Beth Pinsker: Crypto’s ‘true believers’ crave being all-in, all the time. Here’s how they might learn to protect themselves.

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Despite bad news about cryptocurrencies — the monumental price drops, the bankruptcies, the thefts, the corruption — true believers aren’t looking for a way out. In fact, it’s usually the opposite.

Financial adviser Chelsea Ransom-Cooper has a client who had large holdings of cryptocurrency that he sold last year, making incredible returns. For early adopters, total returns on bitcoin BTCUSD, +0.92% and ether ETHUSD, +1.51% from 2015 to the peak in 2021 could be upward of 4,000%. 

What’s the client doing now with all that cash?

“Looking for an opportunity to buy more crypto,” says Ransom-Cooper, managing partner at Zenith Wealth Partners in Philadelphia. 

Another client won’t get out at all, despite suffering steep losses on paper.

“We talk about the value of a diversified portfolio and not being overly concentrated in crypto, but when you have such a high risk tolerance, the only thing attractive is another high risk,” says Ransom-Cooper. 

So even though bitcoin is down more than 60% this year — over three times the decline in the S&P 500 Index SPX, -0.12% of the largest U.S. companies — the potential for stratospheric returns on cryptocurrencies can be enticing. And it makes getting 3% in a high-yield savings account or 4% in Treasury inflation-protected securities (TIPS) seem ridiculous. 

“Nobody wants to get rich slow,” says Ryan Losi, a CPA and executive vice president at PIASCIK, based in Glen Allen, Virginia, who handles a lot of clients with cryptocurrency holdings. “But a lot of people who come into riches quickly don’t know what to do with that money, like people who win the lottery. You look down the road and they have zero.”

Defining goals

For crypto investors, the all-in mentality can be tempered by one of the first steps of financial planning, which is setting goals. 

“You have to ask: What is the purpose for the money? Fun doesn’t have to be antithetical. But thinking that it’ll be a continuous windfall is not how our markets work,” says Amanda Clayman, a financial therapist based in Los Angeles. 

Financial adviser Doug Boneparth, who has an interest in crypto himself, has had many conversations with his clients about goals as a way for them to figure out when they’ve reached them, and then they’ll know it’s time to get out. If you stay in, you might get to your goal sooner, but you might also very well miss the opportunity to get there at all. 

“You need to have a plan in place that can be your North Star to make tough decisions. Say you did well, and maybe you shaved five years off your ability to retire. Does that motivate you to lock it in now, or do you want to let it ride?” Boneparth asks.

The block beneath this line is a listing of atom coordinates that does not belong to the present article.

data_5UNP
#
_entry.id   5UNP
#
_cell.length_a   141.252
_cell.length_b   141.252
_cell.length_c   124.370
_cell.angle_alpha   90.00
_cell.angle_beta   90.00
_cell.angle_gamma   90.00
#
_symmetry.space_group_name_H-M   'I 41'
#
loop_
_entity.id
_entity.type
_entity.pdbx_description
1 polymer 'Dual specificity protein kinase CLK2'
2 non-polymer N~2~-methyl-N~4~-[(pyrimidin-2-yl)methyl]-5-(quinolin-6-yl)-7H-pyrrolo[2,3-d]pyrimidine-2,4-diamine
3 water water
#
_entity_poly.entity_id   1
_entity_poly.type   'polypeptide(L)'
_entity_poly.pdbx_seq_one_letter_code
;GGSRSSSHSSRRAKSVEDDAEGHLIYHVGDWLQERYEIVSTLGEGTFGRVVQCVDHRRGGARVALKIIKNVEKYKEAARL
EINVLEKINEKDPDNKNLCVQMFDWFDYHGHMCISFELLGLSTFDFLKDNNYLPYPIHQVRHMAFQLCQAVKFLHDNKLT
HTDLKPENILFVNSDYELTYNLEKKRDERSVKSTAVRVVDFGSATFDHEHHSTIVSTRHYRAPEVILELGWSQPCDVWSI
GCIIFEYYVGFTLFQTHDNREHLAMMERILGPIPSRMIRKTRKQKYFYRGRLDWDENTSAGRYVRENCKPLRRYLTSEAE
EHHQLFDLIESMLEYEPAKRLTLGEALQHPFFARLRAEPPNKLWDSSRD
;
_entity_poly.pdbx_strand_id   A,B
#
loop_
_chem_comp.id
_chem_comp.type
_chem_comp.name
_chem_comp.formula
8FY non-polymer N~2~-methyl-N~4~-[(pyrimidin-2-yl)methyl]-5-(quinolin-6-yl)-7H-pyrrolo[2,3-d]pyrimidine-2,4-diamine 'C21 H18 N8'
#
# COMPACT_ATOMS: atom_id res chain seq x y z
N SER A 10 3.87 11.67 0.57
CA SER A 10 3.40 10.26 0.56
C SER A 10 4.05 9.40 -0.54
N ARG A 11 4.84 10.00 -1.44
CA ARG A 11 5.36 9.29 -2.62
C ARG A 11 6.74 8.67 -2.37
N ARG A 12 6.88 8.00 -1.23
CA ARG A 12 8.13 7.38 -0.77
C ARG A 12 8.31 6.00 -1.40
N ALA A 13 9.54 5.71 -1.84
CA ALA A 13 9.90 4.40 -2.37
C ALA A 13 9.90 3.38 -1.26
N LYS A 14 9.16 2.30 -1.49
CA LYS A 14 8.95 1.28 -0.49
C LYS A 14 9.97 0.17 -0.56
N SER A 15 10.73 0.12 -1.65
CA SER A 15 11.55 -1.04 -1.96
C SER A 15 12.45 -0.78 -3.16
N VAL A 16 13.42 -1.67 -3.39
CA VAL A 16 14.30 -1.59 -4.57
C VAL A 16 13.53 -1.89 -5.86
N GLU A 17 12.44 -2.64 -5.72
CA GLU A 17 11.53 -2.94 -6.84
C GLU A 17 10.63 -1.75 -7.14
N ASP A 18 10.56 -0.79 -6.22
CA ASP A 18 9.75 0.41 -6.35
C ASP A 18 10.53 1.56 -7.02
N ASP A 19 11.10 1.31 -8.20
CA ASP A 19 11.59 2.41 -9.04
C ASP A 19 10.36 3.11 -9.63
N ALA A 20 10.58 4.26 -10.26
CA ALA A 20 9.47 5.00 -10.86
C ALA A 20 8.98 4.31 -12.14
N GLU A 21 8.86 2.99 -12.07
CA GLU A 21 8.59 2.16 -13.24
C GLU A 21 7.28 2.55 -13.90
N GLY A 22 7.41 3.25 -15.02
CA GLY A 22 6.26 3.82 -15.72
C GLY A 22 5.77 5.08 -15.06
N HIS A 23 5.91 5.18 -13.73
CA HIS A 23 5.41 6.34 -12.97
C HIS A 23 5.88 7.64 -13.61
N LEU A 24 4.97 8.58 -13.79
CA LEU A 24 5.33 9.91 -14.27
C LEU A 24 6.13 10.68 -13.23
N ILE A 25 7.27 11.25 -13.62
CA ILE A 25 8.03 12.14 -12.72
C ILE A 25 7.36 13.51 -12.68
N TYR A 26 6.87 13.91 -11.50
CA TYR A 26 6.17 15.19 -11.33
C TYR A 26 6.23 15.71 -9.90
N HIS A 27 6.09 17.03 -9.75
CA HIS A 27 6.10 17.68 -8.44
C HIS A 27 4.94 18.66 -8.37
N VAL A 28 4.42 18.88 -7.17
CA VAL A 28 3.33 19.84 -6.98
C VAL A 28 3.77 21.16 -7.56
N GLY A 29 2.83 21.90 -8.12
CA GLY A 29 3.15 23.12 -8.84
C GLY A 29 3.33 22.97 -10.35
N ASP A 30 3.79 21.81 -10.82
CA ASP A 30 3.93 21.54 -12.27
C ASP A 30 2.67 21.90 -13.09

Psychologically, this comes down to what’s enough. “You have to know what your enough is,” says Ransom-Cooper. “Is it the point where you’re fine, and if you get more it’s great? But if you don’t, you’re also fine because it’s enough?”

Anti-Wall Street sentiment

Investor sentiment on crypto can vary based on when you first purchased the investments.

“If you bought it in November of last year, you might want to vomit,” says Erika Rasure, a financial therapist who is a crypto enthusiast and runs a community called Crypto Goddess. That being said, she still sees those green-around-the-gills investors staying on the roller coaster ride, including herself. “I’m just going to sit and see where it goes,” she says. 

Clark Shi, a CPA and senior director at Dimov Tax, has been helping clients with their crypto taxes since 2017, when he first started to see big gains.

“People turned their portfolios from $20k to $200k within a few months,” he says.

What did they do? Reinvested. Then there was a market crash in 2018, before another upswing, and they kept repeating the cycle. Chalk it up to “the human nature of chasing more profit when they already made a profit previously,” says Shi. 

Losi has been able to persuade some clients to diversify.

“I had some that bought small businesses, some bought land or rental real estate. I’ve seen plenty that bought their first homes too — for all cash,” he says. “But I can say that not many traded their crypto for what I’d call investment-grade securities. A lot of them are anti-fiat currency and anti-Wall Street, and it’s almost impossible to convince them to buy into that asset class.”

The thinking behind some of Losi’s clients is that every time they have gains, they think it’s not the right time to sell, because it might go up even more tomorrow. And if they’re losing, nobody likes to admit it or take their chips off the table.

“They should be putting money in safe stuff. You can get 4.5% on a bond. You can get 3% in a savings account. That’s pretty damn good. If I’m paying 3% on my mortgage, then the bank is paying for my mortgage every month,” says Adam Markowitz, a tax professional based in Florida who has developed an interest in cryptocurrency issues. 

Nevertheless, the true believers hang on, even those who understand the fundamentals of investing.

“The one thing I haven’t lost faith in is bitcoin,” says Boneparth. “Everything else looks pretty shaky. But that’s OK. It’s not dead. It’ll continue to evolve.”

Got a question for “Fix My Portfolio” about the mechanics of investing, how it fits into your overall financial plan and what strategies can help you make the most out of your money? You can write to me at beth.pinsker@marketwatch.com.  

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